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Why wait? Change now!

Every 90 days your pc prompts you to change your password. Which in turn makes you sigh with despair, conveniently ignore the message and postpone  it until the absolute last day. And why? Because choosing a password you won’t forget after two days takes some effort and brain power.

Passwords are like taxes, municipal fees and ridiculous bank fees – frustrating, but necessary. (ok, maybe they’re not all necessary, but you get my point.)

Your best solution? Just change it immediately and you won’t be confronted by a looming “your password expires in x days” message every day. To make the process as fast and painless as necessary, we have a few suggestions.

When your pc prompts you to change your password, go directly to Before you change your password, log out of your Inetkey and Outlook to make the synchronisation easier. If possible, don’t change your password while connected via wireless. Rather use your network cable and deactivate the wireless.

If you only use your pc at home and it’s not connected to the network, the change of passwords will only apply to your email and Inetkey. The initial password on your pc will therefore not be changed unless it’s on the network. For passwords to synchronise correcly, a pc/laptop has to be connected to one of the US domains.

This week 6.5 million LinkedIn accounts were hacked into and this one again emphasises the necessity for strong passwords.

In particular take note of the following:

  • you can’t use your previous 10 passwords again.
  • your new password can not consist of your username, name or any variation of your current password.
  • your passwords have to consist of 8 or more characters.
  • passwords have to consist of at least 3 characters of the following groups: small caps, capital letters, numbers and special characters. (for example %,$,#)
When you change your password on, also change it accordingly on all your other devices (cellphone, tablet, etc.) If you don’t have your other devices with you and they are connected to the internet at home, ask someone to switch it off for you while your are changing the password. Also immediately switch off your device (pc, tablet or cellphone) after you’ve changed your password successfully to ensure it synchronises successfully.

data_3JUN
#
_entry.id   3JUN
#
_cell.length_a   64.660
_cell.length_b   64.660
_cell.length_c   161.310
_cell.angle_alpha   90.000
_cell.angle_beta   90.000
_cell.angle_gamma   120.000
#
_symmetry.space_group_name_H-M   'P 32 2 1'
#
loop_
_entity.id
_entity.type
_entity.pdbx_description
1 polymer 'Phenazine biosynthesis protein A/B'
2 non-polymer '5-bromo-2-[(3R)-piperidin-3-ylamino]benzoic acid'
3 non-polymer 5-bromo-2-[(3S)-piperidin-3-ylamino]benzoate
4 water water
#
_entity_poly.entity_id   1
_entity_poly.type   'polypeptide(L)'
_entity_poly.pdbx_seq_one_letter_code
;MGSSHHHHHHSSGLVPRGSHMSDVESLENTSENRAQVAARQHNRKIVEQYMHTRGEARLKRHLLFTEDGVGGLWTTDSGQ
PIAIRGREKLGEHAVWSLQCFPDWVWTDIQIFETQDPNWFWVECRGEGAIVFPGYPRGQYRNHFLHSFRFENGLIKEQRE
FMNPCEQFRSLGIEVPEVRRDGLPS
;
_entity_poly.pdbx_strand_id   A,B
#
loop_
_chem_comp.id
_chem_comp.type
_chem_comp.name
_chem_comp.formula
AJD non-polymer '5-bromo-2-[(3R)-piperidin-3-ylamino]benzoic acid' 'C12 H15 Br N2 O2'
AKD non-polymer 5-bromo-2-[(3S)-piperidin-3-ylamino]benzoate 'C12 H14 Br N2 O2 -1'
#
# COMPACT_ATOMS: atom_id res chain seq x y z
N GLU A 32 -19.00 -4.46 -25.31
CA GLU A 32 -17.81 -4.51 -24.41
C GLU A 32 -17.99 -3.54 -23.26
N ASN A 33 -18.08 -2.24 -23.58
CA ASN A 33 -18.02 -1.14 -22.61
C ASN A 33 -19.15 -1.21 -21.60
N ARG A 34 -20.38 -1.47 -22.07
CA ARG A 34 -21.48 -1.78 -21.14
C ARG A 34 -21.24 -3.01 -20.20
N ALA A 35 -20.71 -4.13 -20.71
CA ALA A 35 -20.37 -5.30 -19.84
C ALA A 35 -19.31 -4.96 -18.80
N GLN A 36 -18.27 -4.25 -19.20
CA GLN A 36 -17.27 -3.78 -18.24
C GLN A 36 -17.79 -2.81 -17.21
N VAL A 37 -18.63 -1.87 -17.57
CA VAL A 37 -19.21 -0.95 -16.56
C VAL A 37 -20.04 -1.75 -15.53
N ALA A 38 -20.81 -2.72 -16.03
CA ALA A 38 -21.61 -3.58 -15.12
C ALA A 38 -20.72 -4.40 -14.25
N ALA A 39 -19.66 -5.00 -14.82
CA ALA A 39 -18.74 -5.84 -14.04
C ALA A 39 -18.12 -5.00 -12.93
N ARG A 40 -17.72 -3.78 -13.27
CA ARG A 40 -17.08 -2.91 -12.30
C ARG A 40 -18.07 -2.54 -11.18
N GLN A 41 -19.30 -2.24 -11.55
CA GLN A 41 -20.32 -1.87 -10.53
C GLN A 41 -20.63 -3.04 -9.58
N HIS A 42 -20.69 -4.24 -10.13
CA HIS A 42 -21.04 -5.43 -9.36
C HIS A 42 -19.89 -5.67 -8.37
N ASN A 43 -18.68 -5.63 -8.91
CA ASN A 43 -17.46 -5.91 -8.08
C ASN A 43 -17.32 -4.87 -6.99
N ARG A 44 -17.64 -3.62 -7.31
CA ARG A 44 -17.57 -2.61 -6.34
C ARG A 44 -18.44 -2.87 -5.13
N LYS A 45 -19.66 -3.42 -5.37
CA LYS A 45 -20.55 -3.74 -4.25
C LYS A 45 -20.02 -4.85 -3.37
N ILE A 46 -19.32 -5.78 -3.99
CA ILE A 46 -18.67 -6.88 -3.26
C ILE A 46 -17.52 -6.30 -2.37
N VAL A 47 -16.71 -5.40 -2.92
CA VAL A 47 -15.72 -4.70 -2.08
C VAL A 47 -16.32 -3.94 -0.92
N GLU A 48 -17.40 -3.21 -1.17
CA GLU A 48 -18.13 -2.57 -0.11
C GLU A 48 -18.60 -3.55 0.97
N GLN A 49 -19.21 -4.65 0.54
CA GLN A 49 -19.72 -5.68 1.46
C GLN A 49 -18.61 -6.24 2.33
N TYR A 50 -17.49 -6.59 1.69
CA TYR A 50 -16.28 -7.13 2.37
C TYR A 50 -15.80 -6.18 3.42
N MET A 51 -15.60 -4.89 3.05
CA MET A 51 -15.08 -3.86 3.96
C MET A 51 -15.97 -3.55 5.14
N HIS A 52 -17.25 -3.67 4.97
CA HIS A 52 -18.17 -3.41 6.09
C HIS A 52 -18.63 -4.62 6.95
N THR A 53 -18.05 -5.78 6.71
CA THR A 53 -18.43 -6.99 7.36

If you changed your password and it hasn’t updated fast enough on your cellphone or tablet, reset the password to the latest one and contact IT to unlock your account. This will prevent you from having to change your password again.


3 Responses to “Why wait? Change now!”

  1. Ralph Pina says:

    Heeltemal korrek, Steve. Sterk wagwoorde het niks met die LinkedIn-geval te doen nie.

    Dit beteken egter nie dat sterk wagwoorde nie belangrik is nie, want dit bied ‘n mate van beskerming teen die (rekenaarmatige) raai van wagwoorde.

    LinkedIn se groot sonde is blykbaar dat hulle nie die gestoorde, ge-enkripteerde wagwoorde ge-“salt” het nie, m.a.w. nie lukrake karakters tot die gestoorde wagwoorde toegevoeg het nie.

  2. Steve Kroon says:

    In verband met:
    “Hierdie week is daar in 6.5 MILJOEN LINKEDIN REKENINGE INGEBREEK en dit beklemtoon weereens die noodsaaklikheid van `n sterk wagwoord.”

    Hierdie is regtig misleidend. Eerste, rapporteer LinkedIn “zero accounts have been compromised as a result of the password leaks” – daar is net gehutsde wagwoorde gelek, nie die wagwoorde self nie.

    Maar meer belangrik – geen LinkedIn gebruiker sou geensins veiliger gewees het teen hierdie risiko deur “sterker” wagwoorde te gebruik nie.

  3. PW van der Walt says:

    Daar is ‘n beter manier om van die hoofpyn van wagwoorde ontslae te raak!

    Installeer KeePass en Dropbox, hou jou wagwoordlêer in Dropbox en KeePass op elke rekenaar, tablet en slimfoon wat jy gebruik. Jou wagwoorde is altyd by jou, waar jy hulle ook al nodig het – al is dit een wat jy ‘n jaar laas gebruik het.

    Met KeePass hoef jy nie jou kop te breek oor wagwoorde uitdink nie – hy sal dit vir jou doen.

    Die KeePass wagwoordlêer is baie sterk ge-enkripteer.

    Daar is wel een wagwoord wat jy nie moet vergeet nie – en dis jou KeePass wagwoord.


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